1. Winifred Rosenburg

    My husband’s 30th birthday is next week. Like most people turning 30, he isn’t happy about it. For his birthday, I’m making a CD with messages from his friends and family that they’ve been gradually sending me. I just got a message from one of his friends, and in her message she made fun of my husband for being old. Would it be rude of me to ask her to make a new message where she doesn’t tease him about something he’s obviously sensitive about?

    • Jody

      I don’t think it would rude at all. You could say something like “thanks for the message, but I’m trying to keep the messages on a no-teasing level.”
      If you don’t want to get back to her, you could always say that you had so many messages that your CD was already full by the time you got to hers.

  2. Friends,
    A very good friend of mine lives overseas with her Army husband and their two little boys. She is now happily pregnant with a girl. One of the wives on base offered to throw her a baby shower. Because the baby’s gender is different and they are far from family, she accepted. Since that time, the other person has done hardly anything except invite people. My friend has purchased most of the supplies herself: table clothes, plates, the fruit platter and the punch. My friend also rented the space.
    I have never thrown a shower, nor have had one thrown for me, but I was under the impression that throwing a shower for a friend meant taking on the responsibilities of the shower (food/drinks/space/decorations, if any).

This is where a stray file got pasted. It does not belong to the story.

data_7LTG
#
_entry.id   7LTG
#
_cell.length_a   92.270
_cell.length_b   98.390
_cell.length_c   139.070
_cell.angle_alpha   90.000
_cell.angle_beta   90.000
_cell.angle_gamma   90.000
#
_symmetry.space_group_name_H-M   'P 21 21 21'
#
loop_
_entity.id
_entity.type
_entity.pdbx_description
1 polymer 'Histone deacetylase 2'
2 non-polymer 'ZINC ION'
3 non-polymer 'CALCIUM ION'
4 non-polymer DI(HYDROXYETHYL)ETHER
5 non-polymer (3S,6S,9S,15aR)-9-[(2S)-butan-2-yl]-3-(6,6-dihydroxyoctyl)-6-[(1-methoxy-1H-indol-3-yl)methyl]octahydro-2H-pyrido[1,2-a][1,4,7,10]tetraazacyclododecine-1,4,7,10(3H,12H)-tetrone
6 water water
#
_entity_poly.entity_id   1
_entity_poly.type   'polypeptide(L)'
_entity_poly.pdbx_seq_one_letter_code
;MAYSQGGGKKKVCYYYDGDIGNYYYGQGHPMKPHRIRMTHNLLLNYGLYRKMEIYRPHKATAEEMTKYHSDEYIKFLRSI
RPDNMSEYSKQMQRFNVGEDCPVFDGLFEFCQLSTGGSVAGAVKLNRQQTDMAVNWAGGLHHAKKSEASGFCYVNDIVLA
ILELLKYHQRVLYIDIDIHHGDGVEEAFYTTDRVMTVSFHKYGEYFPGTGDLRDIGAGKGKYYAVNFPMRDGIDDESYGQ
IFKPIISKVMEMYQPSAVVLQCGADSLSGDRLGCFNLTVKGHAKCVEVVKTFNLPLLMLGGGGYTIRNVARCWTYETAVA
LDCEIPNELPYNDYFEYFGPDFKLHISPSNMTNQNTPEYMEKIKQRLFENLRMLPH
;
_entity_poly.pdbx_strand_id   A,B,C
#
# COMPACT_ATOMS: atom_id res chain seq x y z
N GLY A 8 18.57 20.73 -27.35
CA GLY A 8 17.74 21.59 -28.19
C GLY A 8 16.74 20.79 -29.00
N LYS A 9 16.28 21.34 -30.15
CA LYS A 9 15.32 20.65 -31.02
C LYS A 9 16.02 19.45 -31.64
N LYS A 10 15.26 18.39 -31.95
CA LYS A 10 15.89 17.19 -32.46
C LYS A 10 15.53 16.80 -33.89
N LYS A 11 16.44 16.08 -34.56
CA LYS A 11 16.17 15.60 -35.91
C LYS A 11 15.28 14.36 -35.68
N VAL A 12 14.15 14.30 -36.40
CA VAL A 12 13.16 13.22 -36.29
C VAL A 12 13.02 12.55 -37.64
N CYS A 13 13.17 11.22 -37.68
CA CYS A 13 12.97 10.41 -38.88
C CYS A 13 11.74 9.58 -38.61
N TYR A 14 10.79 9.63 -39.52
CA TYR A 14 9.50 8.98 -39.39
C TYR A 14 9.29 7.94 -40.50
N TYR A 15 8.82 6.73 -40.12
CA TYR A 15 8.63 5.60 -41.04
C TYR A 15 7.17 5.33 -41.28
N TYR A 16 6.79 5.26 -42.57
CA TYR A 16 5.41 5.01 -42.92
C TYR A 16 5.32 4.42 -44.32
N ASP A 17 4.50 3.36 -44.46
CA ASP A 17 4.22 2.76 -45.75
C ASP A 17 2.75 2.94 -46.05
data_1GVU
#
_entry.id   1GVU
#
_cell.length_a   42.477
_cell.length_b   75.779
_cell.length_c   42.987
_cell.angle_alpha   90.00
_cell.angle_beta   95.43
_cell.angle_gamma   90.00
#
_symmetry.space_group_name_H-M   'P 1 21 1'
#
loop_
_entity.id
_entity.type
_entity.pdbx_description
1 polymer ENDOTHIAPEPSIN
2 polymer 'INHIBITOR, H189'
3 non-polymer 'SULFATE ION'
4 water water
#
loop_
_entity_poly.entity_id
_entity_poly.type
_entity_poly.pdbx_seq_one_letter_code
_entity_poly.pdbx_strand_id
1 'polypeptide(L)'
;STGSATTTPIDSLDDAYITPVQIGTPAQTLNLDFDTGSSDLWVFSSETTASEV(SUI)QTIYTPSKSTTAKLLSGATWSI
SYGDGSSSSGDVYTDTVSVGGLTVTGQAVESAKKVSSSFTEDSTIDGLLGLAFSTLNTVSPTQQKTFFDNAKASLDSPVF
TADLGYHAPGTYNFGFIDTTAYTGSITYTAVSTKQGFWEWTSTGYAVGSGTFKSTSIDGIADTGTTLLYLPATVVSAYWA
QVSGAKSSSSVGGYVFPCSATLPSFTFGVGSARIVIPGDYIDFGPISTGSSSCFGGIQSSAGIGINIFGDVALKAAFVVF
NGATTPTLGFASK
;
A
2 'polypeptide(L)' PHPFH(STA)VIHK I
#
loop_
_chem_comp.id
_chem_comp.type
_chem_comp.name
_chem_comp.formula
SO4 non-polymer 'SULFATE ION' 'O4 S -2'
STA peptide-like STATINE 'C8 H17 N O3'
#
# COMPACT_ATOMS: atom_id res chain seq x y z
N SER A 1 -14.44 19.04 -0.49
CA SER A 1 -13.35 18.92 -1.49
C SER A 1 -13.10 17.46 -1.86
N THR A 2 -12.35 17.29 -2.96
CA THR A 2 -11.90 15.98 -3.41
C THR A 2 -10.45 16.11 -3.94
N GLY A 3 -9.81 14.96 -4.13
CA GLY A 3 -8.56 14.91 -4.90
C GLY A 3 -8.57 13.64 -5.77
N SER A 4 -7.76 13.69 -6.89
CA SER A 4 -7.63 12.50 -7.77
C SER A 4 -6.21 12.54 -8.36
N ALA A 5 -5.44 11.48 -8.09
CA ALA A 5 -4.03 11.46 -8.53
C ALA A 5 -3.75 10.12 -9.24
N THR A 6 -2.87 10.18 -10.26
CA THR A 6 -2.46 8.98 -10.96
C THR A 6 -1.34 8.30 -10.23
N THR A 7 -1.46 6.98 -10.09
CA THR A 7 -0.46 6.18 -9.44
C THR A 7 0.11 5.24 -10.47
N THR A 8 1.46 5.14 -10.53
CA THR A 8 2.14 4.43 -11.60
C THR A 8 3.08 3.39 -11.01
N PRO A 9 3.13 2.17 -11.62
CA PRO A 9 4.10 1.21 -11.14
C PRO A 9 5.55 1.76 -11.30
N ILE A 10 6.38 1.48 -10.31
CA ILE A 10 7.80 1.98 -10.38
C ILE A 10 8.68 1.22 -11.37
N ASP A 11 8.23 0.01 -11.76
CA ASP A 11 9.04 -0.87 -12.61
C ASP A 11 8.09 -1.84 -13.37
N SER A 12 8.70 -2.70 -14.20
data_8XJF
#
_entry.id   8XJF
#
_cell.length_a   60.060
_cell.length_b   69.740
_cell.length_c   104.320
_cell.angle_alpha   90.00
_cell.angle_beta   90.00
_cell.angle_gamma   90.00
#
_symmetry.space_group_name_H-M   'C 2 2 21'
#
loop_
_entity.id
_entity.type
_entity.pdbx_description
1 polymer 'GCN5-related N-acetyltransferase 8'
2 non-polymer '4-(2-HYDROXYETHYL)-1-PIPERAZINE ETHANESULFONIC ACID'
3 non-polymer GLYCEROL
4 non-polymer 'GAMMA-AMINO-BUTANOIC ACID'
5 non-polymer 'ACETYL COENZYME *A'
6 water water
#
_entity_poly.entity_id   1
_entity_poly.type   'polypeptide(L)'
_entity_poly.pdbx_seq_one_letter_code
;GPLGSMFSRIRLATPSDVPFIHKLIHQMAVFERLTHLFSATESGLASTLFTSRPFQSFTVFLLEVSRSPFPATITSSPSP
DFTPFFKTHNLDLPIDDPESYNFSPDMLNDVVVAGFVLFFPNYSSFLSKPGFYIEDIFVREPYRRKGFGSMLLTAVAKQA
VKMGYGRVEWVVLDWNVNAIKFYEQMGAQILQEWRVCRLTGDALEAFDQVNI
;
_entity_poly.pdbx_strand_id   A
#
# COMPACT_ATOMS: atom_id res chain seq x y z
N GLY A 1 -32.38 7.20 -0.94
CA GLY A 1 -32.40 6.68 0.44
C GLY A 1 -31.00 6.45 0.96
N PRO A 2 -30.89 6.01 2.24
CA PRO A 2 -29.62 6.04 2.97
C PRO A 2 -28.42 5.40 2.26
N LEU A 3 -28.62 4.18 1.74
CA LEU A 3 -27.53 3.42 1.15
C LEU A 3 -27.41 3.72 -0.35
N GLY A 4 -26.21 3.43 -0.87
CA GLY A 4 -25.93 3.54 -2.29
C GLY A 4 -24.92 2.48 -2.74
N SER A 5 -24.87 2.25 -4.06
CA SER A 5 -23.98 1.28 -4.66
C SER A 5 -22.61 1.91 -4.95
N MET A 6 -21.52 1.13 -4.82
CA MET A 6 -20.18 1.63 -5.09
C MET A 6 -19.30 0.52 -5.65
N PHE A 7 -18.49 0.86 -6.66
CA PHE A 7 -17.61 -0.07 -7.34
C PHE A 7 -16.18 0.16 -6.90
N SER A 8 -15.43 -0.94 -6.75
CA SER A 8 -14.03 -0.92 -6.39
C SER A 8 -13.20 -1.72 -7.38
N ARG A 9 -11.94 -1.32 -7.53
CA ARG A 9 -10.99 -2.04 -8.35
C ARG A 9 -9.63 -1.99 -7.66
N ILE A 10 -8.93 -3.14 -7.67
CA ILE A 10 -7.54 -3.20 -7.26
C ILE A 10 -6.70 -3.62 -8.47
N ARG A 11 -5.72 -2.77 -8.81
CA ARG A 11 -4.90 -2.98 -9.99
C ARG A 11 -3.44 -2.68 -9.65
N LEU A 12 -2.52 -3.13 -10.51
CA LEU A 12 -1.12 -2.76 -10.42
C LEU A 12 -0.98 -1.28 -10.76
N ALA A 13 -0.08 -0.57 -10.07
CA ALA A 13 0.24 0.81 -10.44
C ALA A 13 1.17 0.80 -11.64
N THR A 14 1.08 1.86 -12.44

She is now concerned she has to get this person a hostess gift. I told her that since there apparently is no hostess, she should simply write her a nice Thank-You note for take time to help organize.
    Would anyone with shower experience care to weigh in?

    • Country Girl

      Absolutely throwing a shower means taking on the all the accompanying hosting responsibilities. Unfortunately for her, it now seems your friend is essentially throwing her own shower. I wonder how she got roped into having to purchase everything? (Did the host ask her to? Did she want to? Was it not being taken care of so she figured she needed to?) If this “host” couldn’t afford party items, then she shouldn’t have offered to host on her own. Perhaps she could have first pooled a couple more friends in to share costs and find a home or cost-free venue before offering to throw this shower. I would advise the friend to still maintain with guests that this person is the host of the party (for obvious reasons), but since your friend is really taking on the hosting responsibilities now, there is no need to buy a hostess gift for someone who simply mailed the invitations. This is sort of similar to a hostess inviting you over to their house and expecting you to cook everyone dinner. A thank you note from your friend to this person should more than suffice.